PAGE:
In manufacturing, a master production schedule (MPS) is an all-encompassing schedule for a company or department. It includes major elements involved in the production of an end product or service. Generally used by project managers, it contains forecasts and goals that help management make projections and gauge the progress and success of a project. Examples of information found on a master production schedule include cost projections, sales projections, and projections of expected progress, but these schedules can vary depending on the needs of the project and the organization. Master production schedules are usually arranged by week, though they can cover an indefinite amount of time.
For the most part, a master production schedule is different for every project, since every project has different goals and guidelines to follow. Essential to a master production schedule is easy access to the guiding information and basic plan frameworks that a manager needs to have at hand to keep a project on track. It offers an at-a-glance guide to the present progress and future plans for a project, and should have everything a manager needs to know on a regular basis. It does not usually have many specific project plan details to follow, but it offers managers working on the product a guide by which to make their decisions.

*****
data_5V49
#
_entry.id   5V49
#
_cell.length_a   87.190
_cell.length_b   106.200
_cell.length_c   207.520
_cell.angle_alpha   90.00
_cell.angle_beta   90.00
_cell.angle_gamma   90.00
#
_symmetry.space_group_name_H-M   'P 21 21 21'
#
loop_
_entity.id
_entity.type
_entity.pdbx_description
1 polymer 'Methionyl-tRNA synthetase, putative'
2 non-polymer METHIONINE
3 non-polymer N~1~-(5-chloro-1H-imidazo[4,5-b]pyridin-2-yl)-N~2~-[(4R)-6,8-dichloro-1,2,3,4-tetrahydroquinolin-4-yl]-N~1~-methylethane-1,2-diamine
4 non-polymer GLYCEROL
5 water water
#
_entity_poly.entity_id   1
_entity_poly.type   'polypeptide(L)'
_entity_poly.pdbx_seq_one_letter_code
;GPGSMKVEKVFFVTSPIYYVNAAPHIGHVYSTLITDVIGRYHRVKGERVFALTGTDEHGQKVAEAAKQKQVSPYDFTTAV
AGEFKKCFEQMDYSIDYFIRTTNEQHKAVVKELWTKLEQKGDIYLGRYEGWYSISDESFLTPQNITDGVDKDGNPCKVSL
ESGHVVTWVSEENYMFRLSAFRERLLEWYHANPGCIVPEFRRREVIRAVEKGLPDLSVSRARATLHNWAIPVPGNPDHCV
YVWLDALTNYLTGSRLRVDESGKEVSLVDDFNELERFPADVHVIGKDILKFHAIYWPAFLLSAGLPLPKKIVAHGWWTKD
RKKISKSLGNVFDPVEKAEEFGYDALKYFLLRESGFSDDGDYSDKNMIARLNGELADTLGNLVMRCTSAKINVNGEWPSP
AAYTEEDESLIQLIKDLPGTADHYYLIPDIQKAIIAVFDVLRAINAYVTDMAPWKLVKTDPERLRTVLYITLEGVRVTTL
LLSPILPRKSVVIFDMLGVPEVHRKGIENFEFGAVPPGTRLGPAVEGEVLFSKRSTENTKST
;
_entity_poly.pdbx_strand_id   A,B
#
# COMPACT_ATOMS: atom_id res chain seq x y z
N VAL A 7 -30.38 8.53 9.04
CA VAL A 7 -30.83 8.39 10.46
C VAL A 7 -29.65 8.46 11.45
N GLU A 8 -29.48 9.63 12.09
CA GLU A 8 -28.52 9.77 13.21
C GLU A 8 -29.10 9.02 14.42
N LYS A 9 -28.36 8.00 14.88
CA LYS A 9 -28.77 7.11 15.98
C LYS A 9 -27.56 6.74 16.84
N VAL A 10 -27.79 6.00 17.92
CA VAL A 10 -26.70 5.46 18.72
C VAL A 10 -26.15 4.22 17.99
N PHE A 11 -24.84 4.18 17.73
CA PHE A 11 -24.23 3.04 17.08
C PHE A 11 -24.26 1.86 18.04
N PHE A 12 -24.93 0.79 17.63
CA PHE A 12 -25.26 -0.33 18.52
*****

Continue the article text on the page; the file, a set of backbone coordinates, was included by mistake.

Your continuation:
Any well-planned master production schedule should provide reliable guidelines upon which a company can make promises of on-time product deliveries. Scheduled deliveries can be important to warehouses and large retailers because a large delivery requires the manpower to process the delivery. Without a production schedule shared among departments, poorly communicated information can cause scheduling delays that may affect product delivery. A universal schedule makes production needs clear, reducing the opportunity for costly mistakes. Master production schedules are often used in combination with other record-keeping methods like accounting and inventory to further record and monitor the progress of a project.
This type of schedule can be used on a small scale to improve even the most modest of operations. For example, a master production schedule is somewhat similar to a monthly menu that schedules meal preparations for student lunches. The cafeteria workers use their master production schedule, the school lunch calendar, as a guide to plan daily activities and future project lunches. By knowing what the schedule is today as well as what is coming up, a cafeteria staff, like a business management team, can make long-term and short-term plans for efficient project operations. This type of schedule applied in a cafeteria may also outline cost estimates or service goals for the cafeteria staff.